kortina.nyc / notes / devlog
14 Dec 2023 | by kortina

film devlog #6 // Editing Notes

A few years ago, I started tracking my DaVinci Resolve Tips. It has a bunch of more technical notes on editing with Resolve, but it’s not really about the generic craft of editing – stuff that would apply no matter what editing software you use.

So here is where I’m going to collect all of my notes about editing more broadly.

Ways to Cut Without Establishing Wide Shots

A very broad rule of thumb for editing / shooting a scene is you start with a wide – so the audience can get a sense of where the characters are, the context, then do your mediums, then close-ups for key emotional moments.

In this interview with the editors of The Bear, the editors discuss more non-traditional ways to cut into a new scene, viz:

The thing that I really appreciate the most about working on this show is that they often force you to come up with creative ways in and out of things. We never really had – and I’m glad that this wasn’t the case – a new scene that abruptly cuts to the exterior and then transitions to the interior.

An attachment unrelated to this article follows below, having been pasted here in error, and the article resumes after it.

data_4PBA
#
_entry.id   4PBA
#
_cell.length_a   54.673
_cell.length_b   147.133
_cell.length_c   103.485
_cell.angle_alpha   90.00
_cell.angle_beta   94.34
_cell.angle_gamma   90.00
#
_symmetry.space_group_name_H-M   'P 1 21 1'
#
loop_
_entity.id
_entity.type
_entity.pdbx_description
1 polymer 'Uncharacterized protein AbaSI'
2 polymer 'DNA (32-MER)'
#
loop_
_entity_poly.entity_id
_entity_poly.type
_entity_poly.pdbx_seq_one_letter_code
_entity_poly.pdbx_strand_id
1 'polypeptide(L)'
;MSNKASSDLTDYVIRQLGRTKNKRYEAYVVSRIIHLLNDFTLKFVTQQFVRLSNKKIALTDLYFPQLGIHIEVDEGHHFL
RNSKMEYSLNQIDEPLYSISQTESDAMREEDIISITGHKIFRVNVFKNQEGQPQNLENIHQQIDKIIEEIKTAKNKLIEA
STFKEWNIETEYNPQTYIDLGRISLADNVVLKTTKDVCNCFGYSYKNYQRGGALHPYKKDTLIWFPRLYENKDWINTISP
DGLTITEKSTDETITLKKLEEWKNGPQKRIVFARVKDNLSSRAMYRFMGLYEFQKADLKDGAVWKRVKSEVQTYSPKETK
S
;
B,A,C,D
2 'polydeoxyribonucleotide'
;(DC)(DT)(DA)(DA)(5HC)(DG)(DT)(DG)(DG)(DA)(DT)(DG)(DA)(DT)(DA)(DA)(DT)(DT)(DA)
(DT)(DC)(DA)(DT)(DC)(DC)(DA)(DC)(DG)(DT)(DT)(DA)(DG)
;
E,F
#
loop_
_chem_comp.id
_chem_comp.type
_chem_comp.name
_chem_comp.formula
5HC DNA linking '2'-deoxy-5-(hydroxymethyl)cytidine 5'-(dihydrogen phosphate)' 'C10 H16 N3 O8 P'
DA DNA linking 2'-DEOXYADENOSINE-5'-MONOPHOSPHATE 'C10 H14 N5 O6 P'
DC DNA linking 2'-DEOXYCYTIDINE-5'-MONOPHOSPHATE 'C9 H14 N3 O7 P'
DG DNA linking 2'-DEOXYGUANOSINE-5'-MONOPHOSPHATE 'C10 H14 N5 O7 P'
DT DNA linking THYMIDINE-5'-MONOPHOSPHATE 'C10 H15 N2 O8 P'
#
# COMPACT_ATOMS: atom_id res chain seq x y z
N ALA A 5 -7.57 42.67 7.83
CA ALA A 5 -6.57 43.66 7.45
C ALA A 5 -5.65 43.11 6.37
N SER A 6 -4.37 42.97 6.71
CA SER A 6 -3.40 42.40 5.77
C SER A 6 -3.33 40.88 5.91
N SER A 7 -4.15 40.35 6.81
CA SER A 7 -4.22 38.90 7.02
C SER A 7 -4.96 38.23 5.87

Instead, we had to find connective tissue between scenes, sometimes being very blunt about it, like CNN and Boomer in the next scene. Other times, we would use b-roll and texture, since we had so many great close-ups, like dials turning and fire coming on. These little bursts of style were not really montages or establishing shots, but they were in-between moments that allowed us to convey story and symbolism while seamlessly transitioning to the next thing. Having these non-traditional exercises was really cool and has opened me up to new ideas when working on other shows.

Cut on Movement

This is a bit counter-intuitive to me, but it generally seems to work:

It’s usually better to cut mid-movement, vs cutting after the movement ends.

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